HYPERTHOUGHT. New York: Ace Books, . Small octavo, pictorial wrappers. First edition. Signed on the title page by Buckner. The author's first book. Buckner's "first three SF novels are set in an exceedingly grim but realistic planet Earth, though her excessively intricate plotting tends to divert attention from the harshness of the near future/moderately distant future she posits. HYPERTHOUGHT (2001) and WAR SURF (2005) -- the latter won the Philip K Dick Award for 2006 -- are closely linked. An accumulation of early twenty-first-century ecological disasters has driven humanity to the poles, though even there it is dangerous to go above ground; in the sequence, a 'surfer' is defined as a person who ventures onto the surface of the planet. After a century or so of this, the rich/poor divide has become even more grotesque than in the early years of this century; the rich are able to afford rejuvenation procedures, while billions of short-lived illiterate 'proles' clog the underground cities; huge corporations rule the planet. There are resemblances to the world David Marusek has evolved in the stories that climax in his COUNTING HEADS (2005), but Buckner is less sanguine, though the ending of WAR SURF, whose rejuvenated protagonist sacrifices himself to make others potentially immortal, reaches towards the kind of transcendental climax favored by hard SF writers like Stephen Baxter. The foreground of her tales is (somewhat damagingly) occupied by larger-than-life protagonists who usually speak to us in the first person, and whose adventures in dystopia are sometimes distracting: to war surf, for instance, is to get intimate with one of the planet's innumerable armed conflicts, and to come back to the polders of the rich with unbeatable footage." - John Clute, SFE (online). Sargent, British and American Utopian Literature, 1986-2009. A fine copy. (#154782).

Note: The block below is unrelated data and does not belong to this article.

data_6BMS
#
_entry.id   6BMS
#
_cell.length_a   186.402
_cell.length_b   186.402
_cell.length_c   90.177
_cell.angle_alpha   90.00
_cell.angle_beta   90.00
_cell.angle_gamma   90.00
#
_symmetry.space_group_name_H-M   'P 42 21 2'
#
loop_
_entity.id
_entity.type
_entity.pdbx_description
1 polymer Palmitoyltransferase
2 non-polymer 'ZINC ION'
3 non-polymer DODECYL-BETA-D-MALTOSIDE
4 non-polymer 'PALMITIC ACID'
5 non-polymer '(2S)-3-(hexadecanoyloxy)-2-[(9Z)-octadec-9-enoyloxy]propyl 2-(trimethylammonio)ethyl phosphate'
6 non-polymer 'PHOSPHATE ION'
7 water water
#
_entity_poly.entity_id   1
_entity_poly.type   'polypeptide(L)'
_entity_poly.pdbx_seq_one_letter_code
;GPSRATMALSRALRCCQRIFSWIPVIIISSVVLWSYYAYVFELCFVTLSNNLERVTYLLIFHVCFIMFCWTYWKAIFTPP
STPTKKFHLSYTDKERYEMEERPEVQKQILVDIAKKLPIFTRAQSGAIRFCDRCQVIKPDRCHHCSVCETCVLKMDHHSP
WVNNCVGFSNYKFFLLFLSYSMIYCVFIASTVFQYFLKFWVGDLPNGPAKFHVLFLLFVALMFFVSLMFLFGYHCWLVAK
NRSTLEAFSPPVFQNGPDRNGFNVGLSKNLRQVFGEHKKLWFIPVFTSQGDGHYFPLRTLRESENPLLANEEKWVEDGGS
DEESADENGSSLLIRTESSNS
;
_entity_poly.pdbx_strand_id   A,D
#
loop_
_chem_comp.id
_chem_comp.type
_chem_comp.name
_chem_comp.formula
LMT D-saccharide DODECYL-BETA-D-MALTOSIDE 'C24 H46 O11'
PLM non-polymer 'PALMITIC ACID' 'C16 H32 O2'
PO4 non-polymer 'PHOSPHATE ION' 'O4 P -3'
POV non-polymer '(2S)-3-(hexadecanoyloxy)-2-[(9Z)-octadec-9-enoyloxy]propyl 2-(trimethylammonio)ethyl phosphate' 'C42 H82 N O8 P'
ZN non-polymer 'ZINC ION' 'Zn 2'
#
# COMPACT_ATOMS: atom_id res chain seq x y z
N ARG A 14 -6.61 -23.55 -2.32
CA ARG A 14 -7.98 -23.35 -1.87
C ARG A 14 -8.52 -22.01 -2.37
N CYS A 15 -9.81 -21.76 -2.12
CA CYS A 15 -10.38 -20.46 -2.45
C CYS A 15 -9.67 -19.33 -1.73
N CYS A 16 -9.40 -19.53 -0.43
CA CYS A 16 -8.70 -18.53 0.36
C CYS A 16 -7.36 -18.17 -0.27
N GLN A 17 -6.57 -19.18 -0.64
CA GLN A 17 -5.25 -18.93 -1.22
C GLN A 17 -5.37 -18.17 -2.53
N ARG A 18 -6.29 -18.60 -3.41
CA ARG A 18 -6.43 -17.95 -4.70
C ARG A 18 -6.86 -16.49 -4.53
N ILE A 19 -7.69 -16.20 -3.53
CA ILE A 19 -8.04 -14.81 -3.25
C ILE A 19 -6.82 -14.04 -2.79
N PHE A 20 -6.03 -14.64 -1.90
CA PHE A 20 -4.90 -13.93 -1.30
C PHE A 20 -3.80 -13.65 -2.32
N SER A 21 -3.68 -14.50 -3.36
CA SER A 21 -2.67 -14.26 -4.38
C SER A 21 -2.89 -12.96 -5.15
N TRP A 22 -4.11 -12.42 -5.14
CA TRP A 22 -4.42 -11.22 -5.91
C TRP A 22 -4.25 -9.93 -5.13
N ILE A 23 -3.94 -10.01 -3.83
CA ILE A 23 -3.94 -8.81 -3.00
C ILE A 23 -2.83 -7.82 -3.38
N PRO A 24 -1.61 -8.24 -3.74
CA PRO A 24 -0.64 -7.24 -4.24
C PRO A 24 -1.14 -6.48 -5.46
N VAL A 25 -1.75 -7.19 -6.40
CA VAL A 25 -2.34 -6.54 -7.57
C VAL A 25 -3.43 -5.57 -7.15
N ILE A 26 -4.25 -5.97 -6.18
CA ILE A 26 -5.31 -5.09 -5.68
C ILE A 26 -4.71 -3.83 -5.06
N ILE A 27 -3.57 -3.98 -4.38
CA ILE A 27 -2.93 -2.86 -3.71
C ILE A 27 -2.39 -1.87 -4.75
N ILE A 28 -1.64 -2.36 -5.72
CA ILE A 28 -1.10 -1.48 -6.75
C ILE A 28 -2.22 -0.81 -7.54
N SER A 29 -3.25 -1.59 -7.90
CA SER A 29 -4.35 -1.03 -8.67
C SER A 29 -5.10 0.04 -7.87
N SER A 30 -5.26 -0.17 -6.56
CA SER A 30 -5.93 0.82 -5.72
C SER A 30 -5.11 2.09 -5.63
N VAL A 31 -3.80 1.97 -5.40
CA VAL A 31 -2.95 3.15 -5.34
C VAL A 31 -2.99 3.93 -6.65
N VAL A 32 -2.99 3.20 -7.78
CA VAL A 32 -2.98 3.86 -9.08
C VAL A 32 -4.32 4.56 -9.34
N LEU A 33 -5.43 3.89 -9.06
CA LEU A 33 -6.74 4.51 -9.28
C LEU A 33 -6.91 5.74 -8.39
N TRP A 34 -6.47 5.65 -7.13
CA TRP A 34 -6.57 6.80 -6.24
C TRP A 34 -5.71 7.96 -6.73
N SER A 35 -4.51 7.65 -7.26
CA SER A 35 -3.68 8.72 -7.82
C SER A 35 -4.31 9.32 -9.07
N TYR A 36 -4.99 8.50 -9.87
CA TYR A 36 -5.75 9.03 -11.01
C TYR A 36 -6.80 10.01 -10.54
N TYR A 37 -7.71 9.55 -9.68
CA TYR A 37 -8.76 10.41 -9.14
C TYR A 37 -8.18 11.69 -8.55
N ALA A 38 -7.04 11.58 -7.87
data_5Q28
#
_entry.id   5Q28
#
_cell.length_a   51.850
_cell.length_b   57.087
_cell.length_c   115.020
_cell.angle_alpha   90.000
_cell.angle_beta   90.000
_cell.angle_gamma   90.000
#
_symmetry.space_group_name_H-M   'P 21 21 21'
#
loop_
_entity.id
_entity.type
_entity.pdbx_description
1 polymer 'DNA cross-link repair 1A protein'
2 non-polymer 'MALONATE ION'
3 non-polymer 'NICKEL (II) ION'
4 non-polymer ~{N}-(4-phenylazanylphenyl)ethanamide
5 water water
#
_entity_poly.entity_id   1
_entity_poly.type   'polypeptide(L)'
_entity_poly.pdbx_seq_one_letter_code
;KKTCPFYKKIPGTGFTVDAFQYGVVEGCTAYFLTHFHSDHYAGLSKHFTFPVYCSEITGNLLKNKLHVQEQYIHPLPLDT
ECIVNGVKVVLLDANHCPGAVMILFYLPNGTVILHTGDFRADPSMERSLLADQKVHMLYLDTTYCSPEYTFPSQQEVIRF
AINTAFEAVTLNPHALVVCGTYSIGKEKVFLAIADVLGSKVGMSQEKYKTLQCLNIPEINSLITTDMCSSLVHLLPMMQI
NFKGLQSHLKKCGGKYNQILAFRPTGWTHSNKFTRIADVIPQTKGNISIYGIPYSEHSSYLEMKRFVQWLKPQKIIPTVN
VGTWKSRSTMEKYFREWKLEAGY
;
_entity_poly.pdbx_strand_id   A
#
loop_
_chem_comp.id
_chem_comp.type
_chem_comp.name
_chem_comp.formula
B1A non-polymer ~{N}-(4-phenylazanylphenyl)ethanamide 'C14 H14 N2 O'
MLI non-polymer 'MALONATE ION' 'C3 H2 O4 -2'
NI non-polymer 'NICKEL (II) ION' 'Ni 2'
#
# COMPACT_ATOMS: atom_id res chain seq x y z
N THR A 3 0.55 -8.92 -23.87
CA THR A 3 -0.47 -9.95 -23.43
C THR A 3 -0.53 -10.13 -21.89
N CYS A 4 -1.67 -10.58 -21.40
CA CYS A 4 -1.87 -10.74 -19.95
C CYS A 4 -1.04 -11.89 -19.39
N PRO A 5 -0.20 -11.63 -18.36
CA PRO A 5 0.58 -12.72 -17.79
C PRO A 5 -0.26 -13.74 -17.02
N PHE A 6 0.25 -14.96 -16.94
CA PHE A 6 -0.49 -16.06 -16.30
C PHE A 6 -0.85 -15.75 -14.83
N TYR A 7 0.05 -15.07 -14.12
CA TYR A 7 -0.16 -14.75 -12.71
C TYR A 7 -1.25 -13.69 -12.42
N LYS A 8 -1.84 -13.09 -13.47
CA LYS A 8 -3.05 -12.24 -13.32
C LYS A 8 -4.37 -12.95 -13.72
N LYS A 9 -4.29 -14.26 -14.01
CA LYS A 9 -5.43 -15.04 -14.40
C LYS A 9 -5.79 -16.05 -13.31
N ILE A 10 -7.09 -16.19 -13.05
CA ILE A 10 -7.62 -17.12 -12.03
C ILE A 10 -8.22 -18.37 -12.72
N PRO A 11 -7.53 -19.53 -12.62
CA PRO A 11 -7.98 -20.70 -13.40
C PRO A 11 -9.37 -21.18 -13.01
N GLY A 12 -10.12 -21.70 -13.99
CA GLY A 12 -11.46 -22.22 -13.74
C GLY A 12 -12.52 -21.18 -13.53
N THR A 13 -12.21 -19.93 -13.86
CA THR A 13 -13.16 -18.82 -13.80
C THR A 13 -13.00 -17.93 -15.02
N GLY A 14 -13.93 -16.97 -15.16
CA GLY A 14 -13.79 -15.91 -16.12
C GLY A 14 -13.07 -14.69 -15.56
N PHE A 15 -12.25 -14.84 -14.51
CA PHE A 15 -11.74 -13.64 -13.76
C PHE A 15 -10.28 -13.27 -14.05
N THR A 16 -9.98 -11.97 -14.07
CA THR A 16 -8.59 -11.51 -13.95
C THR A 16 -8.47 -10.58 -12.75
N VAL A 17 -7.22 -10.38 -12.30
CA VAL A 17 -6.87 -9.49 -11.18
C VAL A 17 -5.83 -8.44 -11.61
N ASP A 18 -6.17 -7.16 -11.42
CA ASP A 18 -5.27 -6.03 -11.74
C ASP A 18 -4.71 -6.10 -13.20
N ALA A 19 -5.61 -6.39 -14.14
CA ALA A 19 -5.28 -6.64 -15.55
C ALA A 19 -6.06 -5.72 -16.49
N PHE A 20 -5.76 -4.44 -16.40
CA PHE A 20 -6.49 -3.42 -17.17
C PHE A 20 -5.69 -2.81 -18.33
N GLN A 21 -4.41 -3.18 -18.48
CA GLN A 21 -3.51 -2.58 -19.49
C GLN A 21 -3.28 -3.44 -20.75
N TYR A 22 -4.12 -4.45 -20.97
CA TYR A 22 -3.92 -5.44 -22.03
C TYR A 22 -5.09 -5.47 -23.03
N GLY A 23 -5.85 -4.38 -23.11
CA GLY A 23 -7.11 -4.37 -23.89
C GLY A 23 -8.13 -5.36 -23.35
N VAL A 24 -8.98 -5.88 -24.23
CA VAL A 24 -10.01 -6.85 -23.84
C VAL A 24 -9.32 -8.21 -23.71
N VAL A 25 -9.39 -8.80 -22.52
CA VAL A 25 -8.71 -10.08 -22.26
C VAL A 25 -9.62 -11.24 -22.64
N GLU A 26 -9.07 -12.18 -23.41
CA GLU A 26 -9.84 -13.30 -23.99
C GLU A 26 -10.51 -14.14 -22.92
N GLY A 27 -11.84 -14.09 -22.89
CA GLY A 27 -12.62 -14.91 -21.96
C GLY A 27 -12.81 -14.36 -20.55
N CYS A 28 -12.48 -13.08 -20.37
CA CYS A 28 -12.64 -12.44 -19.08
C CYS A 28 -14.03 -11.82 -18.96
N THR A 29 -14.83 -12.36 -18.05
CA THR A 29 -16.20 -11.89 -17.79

"Ace mass-market edition / February 2003 / ... / 10 9 8 7 6 5 4 3 2 1" on copyright page.